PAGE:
Things have been a little quiet at the gallery over the past month or so, and not just because of the fall show season. Although the gallery is having its best year yet, it’s not quite to the point of paying all of the bills, so that’s what the Day Job is for. This works on multiple levels: it’s close enough to the gallery that after the workday ends, the bike ride is far enough to get a good relaxing workout before a few hours putting together enclosures, and just near enough that the trip isn’t an ordeal. The Day Job allows focus on gallery time, and gallery time allows a good decompression from the Day Job. It all evens out.
Besides considerably less stress than the previous Day Job (which was less a job than an experiment in how toxic a workplace could get before the Environmental Protection Agency declared it a Superfund site), one of the perks is travel. Yes, it’s risky in this day and age, but that travel also necessary for training and testing, and with a modicum of caution and a good set of masks for the plane, it offers all sorts of possibilities. Among many others, this trip was a perfect opportunity to view the East Coast of North America in that absolutely magical period where summer is over but where autumn cold hasn’t kicked in. That’s something I haven’t been able to do in over 40 years.
Not that this was a travel travel trip: between work needs and the absolute impossibility of getting a rental vehicle through most of the United States, most of the time spent in New Jersey was at work, the hotel, or spaces between. On the final full day before returning to Texas, though, cohorts and I stopped by a local farm, proudly announcing its presence since 1898, for a much-needed plant break.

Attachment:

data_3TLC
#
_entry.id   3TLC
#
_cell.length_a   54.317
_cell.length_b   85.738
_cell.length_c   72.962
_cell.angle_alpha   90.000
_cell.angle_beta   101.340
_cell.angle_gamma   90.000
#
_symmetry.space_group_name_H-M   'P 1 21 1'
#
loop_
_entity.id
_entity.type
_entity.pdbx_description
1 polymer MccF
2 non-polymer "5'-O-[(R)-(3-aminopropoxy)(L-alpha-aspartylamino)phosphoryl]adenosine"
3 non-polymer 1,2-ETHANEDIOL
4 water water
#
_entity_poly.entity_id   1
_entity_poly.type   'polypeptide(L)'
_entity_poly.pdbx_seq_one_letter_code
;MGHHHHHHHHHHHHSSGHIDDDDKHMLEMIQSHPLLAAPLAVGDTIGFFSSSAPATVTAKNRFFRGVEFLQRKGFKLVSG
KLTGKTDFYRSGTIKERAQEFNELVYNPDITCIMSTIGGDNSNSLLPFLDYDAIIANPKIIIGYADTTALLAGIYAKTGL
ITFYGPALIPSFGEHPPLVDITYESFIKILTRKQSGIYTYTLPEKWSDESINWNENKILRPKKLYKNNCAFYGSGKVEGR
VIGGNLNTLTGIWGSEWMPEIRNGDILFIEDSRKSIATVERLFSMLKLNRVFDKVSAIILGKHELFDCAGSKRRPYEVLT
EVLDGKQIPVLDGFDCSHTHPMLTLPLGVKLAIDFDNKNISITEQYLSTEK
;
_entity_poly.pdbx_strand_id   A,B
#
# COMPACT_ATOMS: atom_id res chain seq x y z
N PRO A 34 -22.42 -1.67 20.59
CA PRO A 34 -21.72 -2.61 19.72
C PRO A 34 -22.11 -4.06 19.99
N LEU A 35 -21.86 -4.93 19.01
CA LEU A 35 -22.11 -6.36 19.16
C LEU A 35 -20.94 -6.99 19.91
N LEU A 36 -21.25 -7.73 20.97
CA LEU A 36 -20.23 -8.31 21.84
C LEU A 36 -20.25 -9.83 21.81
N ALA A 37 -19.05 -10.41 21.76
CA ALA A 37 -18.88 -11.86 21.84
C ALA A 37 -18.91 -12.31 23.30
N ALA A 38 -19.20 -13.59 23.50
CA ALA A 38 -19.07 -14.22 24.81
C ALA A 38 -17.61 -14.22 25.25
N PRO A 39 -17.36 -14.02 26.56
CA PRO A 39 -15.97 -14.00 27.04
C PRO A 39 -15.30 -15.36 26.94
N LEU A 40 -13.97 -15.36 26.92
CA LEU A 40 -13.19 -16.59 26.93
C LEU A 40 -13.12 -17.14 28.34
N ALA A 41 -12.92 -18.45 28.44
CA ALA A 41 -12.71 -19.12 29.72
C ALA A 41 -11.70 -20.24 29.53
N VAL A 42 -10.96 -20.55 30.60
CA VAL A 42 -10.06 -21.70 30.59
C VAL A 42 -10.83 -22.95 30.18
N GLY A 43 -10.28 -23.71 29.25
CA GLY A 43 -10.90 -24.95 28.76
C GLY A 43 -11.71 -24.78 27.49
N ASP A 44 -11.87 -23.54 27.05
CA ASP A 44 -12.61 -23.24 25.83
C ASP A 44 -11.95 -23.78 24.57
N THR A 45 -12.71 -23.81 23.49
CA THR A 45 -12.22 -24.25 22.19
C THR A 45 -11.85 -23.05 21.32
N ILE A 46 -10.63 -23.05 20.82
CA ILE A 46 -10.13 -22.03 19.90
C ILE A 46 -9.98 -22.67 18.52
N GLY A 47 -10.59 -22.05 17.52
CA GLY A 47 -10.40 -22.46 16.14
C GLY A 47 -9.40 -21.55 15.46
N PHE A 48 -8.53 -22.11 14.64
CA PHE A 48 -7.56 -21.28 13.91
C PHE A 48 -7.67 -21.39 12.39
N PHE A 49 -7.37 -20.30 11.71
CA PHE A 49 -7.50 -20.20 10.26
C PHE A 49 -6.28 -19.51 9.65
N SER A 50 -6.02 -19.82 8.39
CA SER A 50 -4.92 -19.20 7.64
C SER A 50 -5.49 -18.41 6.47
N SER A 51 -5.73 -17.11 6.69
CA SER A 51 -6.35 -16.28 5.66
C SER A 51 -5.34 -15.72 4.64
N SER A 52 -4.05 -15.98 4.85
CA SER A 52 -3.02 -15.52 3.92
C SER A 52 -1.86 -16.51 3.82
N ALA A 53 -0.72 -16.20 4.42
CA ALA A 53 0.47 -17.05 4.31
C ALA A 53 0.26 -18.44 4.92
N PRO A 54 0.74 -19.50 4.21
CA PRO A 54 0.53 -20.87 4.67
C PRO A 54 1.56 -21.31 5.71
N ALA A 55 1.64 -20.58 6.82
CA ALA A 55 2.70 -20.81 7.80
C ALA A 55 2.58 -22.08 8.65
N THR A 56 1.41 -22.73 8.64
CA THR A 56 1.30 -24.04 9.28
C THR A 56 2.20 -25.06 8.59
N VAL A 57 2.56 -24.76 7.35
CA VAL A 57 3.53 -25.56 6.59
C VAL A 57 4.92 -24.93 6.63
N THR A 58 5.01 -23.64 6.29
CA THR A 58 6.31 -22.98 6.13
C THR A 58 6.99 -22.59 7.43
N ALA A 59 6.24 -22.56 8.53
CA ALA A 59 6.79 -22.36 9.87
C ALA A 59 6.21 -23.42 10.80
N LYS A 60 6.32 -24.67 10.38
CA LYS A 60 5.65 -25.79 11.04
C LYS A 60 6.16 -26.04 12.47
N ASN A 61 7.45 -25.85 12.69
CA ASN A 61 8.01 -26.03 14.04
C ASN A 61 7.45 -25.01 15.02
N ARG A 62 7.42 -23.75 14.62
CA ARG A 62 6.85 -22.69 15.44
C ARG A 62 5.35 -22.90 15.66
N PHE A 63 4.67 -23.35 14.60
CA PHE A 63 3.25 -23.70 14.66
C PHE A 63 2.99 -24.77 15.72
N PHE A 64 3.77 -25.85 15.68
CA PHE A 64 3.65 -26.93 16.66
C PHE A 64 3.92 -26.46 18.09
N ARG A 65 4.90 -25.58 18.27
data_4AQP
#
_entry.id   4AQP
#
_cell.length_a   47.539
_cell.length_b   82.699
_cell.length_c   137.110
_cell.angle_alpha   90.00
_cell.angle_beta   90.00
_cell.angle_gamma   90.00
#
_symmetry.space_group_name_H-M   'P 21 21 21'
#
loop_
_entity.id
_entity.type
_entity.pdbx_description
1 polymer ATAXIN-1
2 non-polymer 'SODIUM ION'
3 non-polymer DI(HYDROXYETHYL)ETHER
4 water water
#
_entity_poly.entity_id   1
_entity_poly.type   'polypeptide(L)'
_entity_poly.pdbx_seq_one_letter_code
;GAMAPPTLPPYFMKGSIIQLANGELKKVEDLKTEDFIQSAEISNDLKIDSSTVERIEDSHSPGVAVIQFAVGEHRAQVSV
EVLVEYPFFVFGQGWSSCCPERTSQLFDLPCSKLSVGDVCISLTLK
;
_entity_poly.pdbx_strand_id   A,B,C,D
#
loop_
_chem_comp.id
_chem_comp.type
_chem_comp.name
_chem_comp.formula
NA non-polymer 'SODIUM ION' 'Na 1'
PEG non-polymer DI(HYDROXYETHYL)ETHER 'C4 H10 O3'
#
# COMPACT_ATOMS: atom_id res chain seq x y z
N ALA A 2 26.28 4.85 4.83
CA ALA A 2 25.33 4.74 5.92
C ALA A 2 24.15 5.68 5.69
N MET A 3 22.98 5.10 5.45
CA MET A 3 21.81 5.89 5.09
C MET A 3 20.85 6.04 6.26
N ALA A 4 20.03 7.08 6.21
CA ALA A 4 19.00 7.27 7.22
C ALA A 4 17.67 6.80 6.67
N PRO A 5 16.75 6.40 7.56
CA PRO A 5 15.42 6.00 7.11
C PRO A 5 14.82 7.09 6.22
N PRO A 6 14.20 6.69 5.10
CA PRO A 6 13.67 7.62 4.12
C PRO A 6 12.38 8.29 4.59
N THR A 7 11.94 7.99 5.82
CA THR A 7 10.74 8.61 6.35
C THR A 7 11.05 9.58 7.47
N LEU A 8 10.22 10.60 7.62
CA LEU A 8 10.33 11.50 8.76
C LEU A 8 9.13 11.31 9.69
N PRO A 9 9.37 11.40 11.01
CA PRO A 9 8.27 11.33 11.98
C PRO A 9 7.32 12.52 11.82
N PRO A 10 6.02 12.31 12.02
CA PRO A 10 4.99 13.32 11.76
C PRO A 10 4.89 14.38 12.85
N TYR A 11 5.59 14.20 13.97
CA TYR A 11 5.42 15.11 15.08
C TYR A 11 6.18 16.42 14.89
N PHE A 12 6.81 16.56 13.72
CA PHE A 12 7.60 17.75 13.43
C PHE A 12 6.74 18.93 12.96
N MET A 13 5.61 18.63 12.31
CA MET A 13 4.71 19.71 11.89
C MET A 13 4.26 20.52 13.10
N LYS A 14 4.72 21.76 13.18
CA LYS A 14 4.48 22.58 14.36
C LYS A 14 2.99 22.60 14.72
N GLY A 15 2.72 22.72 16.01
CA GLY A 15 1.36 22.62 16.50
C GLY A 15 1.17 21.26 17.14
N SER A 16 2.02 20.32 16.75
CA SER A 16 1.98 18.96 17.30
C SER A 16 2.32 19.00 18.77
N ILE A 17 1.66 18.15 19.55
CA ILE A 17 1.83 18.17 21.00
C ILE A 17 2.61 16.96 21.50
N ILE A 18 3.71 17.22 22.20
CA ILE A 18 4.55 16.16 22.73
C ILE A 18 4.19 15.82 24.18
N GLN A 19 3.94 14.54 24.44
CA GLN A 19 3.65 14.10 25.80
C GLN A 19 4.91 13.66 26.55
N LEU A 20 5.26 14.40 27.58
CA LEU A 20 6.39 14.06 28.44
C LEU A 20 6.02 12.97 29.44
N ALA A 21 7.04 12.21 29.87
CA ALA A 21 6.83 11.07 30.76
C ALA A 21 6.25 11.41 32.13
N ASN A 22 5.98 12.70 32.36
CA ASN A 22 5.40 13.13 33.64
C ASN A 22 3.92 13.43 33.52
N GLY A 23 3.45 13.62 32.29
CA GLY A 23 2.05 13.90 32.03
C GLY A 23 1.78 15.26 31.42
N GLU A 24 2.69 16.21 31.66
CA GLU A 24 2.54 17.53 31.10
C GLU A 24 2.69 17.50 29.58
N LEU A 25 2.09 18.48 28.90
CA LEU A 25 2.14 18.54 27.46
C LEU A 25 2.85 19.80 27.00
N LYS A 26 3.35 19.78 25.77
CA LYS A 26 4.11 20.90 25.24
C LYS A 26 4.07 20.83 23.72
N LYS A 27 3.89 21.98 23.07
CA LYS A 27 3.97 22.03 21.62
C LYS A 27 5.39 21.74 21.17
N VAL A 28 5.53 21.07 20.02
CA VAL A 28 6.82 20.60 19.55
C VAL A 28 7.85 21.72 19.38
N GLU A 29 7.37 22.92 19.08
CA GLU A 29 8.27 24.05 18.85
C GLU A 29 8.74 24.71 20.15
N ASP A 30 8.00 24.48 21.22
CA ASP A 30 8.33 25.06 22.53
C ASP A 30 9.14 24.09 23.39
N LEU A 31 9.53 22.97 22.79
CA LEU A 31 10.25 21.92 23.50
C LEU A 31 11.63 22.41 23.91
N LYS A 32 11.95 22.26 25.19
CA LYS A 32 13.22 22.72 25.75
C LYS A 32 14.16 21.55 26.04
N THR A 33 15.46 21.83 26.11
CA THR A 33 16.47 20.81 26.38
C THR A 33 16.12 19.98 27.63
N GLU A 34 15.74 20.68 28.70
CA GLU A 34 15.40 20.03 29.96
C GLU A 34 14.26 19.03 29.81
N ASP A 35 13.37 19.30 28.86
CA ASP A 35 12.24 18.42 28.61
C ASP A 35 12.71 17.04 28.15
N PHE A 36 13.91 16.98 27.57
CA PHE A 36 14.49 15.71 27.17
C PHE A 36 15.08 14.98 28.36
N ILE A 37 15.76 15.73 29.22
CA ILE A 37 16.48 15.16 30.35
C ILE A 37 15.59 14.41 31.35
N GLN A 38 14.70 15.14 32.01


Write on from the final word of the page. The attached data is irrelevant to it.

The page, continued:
Of course, it’s not just about the flowers and the squash. As opposed to Texas, which tends to have two distinctive seasons for honey (mesquite in the spring and everything else in the fall), most beekeepers get one good season toward the end of summer, and this year must have been a blowout for the bees. This meant lots of different varieties: Texas honey is predominately mesquite honey, which has a beautiful light color, comparable to corn syrup, and a delicate flavor, but it’s also a very uniform color and flavor over the majority of the state where it grows. I’ve looked for blueberry honey for years (considering that East Texas grows some of the best blueberries on the planet, you’d think that beekeepers here would be taking advantage of the extensive farms out near Athens), and to find blueberry AND cranberry honey in the same place?
And a promise for future trips. I’ve been fascinated with exploring New Jersey’s famed Pine Barrens since long before I discovered its collection of carnivorous and rare plants, and the batch of cranberry salsa I hauled back just guarantees that with the next training trip, I’m reserving a car. Or a bike. Or I’ll just stay a weekend and walk: my new hiking boots need breaking in, and wandering through the Barrens is a good way to do it. I mean, compared to Texas, it’s not THAT far a walk from Philadelphia, is it?
To be continued…